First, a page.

Denmark on Monday extended random identification checks along the German border until June 2, saying they were needed to deter "an extraordinarily large number of refugees and migrants" from entering the country.
"There is still considerable pressure on Europe's borders and... migrants and refugees find alternative routes when the borders are closed," Integration Minister Inger Stojberg said in a statement.
"When asylum seekers without proper ID papers cannot travel to Sweden, there remains a serious risk that many refugees and migrants can become stranded in this country," she added.
The controls had already been extended five times, most recently until May 3.
They were introduced on January 4, hours after Sweden began requiring rail, bus and ferry companies to verify the identities of people traveling from Denmark.
Last year Denmark largely served as a transit country for migrants traveling to Sweden, which at the time had some of Europe's most generous asylum rules.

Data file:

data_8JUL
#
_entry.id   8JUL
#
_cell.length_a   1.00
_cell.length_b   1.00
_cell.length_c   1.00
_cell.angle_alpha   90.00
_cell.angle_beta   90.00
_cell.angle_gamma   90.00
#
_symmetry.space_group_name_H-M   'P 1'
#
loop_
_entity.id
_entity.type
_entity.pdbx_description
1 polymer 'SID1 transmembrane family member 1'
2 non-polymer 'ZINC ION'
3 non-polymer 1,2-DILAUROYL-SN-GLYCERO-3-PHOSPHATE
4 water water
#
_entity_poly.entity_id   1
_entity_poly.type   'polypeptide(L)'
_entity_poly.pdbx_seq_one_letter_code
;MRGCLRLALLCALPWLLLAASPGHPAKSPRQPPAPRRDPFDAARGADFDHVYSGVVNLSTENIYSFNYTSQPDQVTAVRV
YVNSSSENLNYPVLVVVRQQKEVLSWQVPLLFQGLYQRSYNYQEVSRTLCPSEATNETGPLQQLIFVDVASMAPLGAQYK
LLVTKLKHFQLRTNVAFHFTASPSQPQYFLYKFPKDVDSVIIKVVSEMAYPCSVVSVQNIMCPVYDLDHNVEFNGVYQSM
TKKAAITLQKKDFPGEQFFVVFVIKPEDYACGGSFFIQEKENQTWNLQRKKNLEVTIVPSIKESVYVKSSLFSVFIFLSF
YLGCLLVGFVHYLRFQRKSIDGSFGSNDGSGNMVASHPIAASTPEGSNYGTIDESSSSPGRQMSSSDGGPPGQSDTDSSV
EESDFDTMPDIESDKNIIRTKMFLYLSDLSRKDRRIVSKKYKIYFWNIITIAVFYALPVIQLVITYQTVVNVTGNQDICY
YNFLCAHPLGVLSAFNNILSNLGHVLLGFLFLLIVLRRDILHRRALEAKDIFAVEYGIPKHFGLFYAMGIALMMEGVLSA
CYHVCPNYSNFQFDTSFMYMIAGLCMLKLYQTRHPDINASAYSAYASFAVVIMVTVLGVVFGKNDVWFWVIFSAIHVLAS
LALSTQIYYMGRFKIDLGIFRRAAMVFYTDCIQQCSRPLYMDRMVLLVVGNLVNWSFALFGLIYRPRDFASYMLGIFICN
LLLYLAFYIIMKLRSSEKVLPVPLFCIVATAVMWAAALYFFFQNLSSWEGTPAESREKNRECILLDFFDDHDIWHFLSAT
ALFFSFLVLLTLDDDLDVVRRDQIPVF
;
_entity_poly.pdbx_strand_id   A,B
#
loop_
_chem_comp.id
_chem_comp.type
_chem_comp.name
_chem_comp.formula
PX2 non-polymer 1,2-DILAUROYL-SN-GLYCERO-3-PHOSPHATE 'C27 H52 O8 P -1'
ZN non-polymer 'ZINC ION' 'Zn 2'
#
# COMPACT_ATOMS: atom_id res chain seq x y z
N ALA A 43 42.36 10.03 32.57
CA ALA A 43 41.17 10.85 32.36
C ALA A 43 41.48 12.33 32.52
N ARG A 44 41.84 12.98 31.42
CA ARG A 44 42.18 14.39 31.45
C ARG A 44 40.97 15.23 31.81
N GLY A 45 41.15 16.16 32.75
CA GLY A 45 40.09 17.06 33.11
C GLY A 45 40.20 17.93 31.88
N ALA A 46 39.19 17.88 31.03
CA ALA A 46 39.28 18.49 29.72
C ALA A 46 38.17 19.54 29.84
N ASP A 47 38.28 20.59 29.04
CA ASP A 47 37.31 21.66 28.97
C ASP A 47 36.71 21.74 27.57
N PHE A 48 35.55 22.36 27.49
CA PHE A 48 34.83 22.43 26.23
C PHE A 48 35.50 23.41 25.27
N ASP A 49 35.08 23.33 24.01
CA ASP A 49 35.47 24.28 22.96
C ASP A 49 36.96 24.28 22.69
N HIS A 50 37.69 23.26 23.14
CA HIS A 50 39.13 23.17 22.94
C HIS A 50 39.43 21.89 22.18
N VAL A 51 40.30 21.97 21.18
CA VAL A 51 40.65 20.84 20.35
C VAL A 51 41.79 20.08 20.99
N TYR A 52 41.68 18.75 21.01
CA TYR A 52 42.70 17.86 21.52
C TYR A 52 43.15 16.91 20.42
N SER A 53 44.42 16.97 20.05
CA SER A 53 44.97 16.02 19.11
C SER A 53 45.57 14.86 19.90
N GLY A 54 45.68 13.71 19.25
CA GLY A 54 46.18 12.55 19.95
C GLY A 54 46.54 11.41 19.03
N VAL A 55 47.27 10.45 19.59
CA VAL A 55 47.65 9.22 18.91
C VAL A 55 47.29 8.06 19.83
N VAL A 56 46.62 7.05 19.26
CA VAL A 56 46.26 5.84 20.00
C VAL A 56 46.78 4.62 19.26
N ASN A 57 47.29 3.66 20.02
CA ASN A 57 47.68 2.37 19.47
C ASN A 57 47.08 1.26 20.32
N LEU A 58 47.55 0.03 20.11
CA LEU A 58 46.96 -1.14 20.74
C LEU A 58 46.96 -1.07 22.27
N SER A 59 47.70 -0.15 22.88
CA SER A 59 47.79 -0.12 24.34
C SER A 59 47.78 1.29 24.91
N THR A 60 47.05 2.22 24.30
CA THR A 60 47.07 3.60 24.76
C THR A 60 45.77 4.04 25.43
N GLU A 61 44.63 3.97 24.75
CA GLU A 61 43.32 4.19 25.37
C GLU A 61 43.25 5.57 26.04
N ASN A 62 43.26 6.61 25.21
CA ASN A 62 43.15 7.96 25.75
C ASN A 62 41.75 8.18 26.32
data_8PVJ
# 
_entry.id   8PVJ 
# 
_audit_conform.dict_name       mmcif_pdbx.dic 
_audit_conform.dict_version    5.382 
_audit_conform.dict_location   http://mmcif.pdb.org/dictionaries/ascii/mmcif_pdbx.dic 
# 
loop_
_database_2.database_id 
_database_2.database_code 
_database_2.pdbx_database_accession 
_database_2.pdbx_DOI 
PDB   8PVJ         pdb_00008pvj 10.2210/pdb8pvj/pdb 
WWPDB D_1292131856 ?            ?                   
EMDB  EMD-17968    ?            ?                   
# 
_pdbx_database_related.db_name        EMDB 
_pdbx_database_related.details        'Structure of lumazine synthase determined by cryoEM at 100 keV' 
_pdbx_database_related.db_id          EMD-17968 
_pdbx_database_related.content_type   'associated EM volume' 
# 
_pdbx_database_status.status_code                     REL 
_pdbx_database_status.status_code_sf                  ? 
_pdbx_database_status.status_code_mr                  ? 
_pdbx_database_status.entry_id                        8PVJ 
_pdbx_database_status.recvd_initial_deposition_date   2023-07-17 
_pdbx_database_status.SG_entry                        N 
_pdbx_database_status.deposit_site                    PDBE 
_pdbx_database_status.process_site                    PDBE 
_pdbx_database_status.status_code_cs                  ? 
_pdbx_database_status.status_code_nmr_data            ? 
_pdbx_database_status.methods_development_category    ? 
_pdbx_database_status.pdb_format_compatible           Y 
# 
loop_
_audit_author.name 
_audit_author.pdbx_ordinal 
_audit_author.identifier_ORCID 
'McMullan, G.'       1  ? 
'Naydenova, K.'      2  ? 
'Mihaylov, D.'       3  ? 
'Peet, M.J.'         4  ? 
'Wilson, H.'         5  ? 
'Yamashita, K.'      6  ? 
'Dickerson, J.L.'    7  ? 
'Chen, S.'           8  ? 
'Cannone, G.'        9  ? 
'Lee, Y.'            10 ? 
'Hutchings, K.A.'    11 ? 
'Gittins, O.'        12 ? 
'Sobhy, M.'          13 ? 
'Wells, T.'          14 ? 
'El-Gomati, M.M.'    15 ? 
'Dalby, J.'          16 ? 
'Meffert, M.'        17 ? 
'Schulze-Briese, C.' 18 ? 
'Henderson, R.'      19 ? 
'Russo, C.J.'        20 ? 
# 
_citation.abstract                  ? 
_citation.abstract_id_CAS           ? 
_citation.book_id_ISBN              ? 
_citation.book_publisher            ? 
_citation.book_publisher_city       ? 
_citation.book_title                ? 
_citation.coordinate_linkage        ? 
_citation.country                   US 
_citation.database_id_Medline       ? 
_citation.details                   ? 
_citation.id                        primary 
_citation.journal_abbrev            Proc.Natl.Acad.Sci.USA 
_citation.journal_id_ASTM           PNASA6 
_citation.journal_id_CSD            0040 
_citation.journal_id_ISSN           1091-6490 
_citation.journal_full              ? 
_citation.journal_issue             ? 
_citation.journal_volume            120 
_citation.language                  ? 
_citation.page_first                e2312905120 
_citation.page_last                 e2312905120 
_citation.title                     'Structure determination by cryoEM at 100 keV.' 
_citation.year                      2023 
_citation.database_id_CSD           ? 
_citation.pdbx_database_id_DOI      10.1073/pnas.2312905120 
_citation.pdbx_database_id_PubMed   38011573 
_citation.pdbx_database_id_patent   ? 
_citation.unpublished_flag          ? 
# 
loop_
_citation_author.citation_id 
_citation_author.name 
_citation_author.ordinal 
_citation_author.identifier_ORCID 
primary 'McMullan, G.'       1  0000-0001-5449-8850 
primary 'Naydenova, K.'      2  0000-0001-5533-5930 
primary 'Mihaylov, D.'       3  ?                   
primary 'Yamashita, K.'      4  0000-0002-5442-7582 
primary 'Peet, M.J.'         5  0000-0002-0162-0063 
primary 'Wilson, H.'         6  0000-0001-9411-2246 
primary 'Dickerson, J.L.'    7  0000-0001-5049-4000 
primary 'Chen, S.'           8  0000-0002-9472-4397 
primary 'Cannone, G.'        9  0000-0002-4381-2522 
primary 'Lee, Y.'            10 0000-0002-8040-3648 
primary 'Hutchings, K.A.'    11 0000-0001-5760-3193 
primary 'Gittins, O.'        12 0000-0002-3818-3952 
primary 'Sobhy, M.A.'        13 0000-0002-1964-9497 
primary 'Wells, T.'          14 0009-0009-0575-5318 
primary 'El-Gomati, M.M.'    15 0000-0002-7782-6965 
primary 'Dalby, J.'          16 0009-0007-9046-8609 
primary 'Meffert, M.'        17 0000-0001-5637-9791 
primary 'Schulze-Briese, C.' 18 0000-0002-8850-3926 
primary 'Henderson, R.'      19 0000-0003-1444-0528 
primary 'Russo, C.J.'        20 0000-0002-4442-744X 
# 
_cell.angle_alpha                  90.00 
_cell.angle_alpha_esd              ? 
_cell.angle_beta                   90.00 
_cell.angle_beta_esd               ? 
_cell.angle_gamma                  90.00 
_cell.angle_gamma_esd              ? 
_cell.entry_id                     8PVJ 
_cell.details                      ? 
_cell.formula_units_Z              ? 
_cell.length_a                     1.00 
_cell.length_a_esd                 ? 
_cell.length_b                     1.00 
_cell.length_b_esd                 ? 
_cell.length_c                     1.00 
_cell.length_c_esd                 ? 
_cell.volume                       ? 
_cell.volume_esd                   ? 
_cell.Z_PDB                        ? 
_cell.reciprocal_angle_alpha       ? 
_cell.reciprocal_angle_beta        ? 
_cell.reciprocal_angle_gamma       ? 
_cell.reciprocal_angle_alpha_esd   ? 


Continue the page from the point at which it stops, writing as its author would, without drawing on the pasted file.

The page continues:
Denmark received more than 21,000 asylum applications in 2015, a 44 percent jump from 2014, but significantly fewer than Sweden, its northern neighbor, which registered 163,000 asylum applications in the same year.
The number of asylum seekers in Denmark has dropped significantly this year, from 641 in the week after border controls were introduced to just 45 last week, according to police data compiled by the government.
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